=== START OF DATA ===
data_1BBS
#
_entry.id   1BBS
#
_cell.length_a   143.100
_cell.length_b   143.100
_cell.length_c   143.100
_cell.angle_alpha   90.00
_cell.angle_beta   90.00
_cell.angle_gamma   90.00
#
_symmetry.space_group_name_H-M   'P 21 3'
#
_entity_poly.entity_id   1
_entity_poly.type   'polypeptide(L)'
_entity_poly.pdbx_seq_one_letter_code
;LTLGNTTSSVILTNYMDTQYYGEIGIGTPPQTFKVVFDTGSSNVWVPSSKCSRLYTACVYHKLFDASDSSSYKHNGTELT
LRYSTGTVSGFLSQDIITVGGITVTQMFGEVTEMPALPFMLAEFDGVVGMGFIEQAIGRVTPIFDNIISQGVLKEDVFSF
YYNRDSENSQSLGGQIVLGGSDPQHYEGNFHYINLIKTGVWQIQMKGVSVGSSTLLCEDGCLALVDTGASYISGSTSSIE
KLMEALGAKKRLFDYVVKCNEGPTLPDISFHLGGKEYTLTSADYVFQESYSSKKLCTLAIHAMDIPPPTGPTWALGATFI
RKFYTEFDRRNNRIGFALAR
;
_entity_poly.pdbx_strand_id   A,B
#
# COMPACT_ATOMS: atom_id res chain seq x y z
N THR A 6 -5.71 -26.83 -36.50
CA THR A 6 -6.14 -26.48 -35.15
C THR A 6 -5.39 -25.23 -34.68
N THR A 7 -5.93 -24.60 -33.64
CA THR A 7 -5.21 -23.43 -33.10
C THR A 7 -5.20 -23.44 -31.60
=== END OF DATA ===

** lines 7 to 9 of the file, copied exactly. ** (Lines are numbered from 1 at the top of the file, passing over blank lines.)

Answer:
_cell.length_c   143.100
_cell.angle_alpha   90.00
_cell.angle_beta   90.00